Back then, crypto – or perhaps the entities driving its adoption – promised a future that would open up the financial landscape to startups that are concerned about the interest of their users. The well-crafted marketing propaganda explained how banks would eventually fall off the pinnacle of the financial service industry, to be replaced by more capable solutions that would thrive on the concept of decentralization. Make no mistake, decentralization was the major benefit of the financial market brewing within the crypto space.

However, from what we have witnessed so far, there is a reason to doubt this eventuality. Financial powerhouses are doing all they can to stay a step ahead of the narrative. We see this manifest when JP Morgan Chase introduced its crypto product. The same is true of Goldman Sachs-backed Circle, which the company hopes would serve as a stabilizing tool for the ever-fluctuating digital asset market.

The Crypto Community’s Affinity for Centralization

The growing dependency on the acceptance of crypto by traditional entities is a worrying development. It is funny how a market that had once thrived with or without the input of legacy companies now craves validation from the same entities that had contributed little to its ascendancy. An example is 2018’s price tumble that followed rumors that Goldman Sachs had ditched its plan to introduce a crypto product. This assertion does not downplay the benefits of having the so-called big guns join the crypto party train. It does explore the threats that might accompany an influx of centralized entities in the crypto space. Can startups, vying for the same market as legacy companies, survive the onslaught, knowing fully well that they lack the kind of customer base to challenge the status quo?

Moreover, it is unlikely that a market leader like JP Morgan Chase, which had thrived at the expense of transparency and autonomy would create a crypto product without putting one or two components that will ensure that it controls the operations of the network. This is unlike what we have come to revel in Bitcoin, and it might just define the new breed of cryptocurrencies that are finding their roots in the crypto economy.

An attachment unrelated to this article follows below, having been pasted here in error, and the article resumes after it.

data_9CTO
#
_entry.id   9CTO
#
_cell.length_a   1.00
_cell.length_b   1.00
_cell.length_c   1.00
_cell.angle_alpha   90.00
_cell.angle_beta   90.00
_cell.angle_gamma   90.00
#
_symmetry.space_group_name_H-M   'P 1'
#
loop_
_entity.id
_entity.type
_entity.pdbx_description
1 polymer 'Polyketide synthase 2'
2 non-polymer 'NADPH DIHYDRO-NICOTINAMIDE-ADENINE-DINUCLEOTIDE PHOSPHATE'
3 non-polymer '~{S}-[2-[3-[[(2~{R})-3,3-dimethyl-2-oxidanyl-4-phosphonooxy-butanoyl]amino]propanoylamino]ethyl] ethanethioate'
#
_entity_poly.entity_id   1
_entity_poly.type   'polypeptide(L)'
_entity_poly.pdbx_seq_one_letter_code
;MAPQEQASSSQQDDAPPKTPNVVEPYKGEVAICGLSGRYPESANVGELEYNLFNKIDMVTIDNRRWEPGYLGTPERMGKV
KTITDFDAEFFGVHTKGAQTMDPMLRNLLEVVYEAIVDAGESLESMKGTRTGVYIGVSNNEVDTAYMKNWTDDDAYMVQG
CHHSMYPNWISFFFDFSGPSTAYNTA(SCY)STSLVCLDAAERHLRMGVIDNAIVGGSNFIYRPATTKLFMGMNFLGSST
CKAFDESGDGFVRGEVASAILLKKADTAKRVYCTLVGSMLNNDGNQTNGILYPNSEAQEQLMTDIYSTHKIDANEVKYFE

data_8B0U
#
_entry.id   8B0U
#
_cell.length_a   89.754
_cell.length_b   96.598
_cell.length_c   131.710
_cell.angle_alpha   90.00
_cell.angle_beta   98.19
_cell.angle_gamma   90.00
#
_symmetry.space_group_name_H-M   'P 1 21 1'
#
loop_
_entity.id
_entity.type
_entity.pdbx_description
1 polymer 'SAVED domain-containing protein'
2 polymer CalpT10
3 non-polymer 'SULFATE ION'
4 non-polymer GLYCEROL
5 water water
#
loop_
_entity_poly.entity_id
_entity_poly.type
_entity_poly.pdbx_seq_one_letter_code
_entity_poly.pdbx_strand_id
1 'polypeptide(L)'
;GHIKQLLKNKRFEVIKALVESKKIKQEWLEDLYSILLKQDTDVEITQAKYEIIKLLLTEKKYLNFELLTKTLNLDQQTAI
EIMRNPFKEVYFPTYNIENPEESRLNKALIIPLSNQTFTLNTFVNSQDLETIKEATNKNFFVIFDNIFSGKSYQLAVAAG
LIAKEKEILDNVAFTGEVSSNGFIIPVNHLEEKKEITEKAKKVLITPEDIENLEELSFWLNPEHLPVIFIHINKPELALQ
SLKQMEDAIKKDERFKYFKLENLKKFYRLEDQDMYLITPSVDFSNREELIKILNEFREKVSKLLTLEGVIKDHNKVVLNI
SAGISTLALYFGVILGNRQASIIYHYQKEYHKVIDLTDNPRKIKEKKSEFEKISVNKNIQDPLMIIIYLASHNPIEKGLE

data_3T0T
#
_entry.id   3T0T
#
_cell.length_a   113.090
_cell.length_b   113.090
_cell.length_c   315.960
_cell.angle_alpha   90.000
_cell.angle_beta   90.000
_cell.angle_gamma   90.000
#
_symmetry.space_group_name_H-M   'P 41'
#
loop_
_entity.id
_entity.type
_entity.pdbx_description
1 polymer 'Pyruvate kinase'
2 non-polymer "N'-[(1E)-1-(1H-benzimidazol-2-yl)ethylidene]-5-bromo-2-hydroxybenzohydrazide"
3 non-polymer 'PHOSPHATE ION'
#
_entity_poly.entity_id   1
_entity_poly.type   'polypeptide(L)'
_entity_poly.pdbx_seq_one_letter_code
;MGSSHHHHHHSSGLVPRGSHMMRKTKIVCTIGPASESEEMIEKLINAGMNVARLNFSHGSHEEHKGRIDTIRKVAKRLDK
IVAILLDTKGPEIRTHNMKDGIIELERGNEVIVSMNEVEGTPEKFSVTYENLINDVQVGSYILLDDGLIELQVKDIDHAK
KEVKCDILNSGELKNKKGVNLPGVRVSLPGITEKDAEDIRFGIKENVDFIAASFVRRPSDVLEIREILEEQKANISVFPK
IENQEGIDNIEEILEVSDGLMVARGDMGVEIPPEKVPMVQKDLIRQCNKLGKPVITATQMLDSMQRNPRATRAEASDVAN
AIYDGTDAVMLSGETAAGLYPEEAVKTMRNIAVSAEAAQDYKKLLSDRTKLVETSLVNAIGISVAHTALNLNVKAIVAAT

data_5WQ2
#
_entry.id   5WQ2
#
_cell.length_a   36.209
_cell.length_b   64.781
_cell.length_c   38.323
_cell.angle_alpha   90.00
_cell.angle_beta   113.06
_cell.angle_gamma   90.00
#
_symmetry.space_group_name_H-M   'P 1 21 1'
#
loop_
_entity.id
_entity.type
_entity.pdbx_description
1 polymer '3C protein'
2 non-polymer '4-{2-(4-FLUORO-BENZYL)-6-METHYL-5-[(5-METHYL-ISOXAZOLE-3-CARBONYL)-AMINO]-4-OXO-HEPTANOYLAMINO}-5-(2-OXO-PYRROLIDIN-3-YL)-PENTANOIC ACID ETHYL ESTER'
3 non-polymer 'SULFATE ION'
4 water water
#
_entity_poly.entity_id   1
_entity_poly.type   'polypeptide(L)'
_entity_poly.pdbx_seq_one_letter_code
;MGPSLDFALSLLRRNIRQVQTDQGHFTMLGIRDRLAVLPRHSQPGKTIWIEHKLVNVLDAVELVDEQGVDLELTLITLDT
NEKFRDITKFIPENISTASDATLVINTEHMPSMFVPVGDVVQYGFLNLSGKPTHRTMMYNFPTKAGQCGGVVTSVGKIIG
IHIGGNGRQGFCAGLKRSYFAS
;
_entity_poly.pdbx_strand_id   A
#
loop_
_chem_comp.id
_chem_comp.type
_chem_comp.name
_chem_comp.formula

One could argue that this has always been a threat, seeing that cryptocurrencies that are not named bitcoin have found it a tad difficult to break glass ceilings. Bitcoin has championed the crypto narrative, and no other cryptocurrency had exhibited the same level of consistency to challenge its title as the king of cryptocurrency. The only payment solution that had come close, XRP, takes a different approach, which has limited its status in the crypto community. Centralization features in this crypto, a similar crypto model you would expect from a typical legacy company.

Owing to the lack of competition at the top echelon of the crypto payment solution market, it is not surprising that projects like JPM coin and Libra are coming to the fray. Interestingly, the proliferation of enterprise-backed payment coins has spurred the intensity of talks relating to central bank-based crypto. There are reasons to believe that governments are becoming aware of the financial power that these projects avail their initiators. As such, they have no other choice but to curtail the insurgency through regulatory frameworks or create cryptos that would compete with them.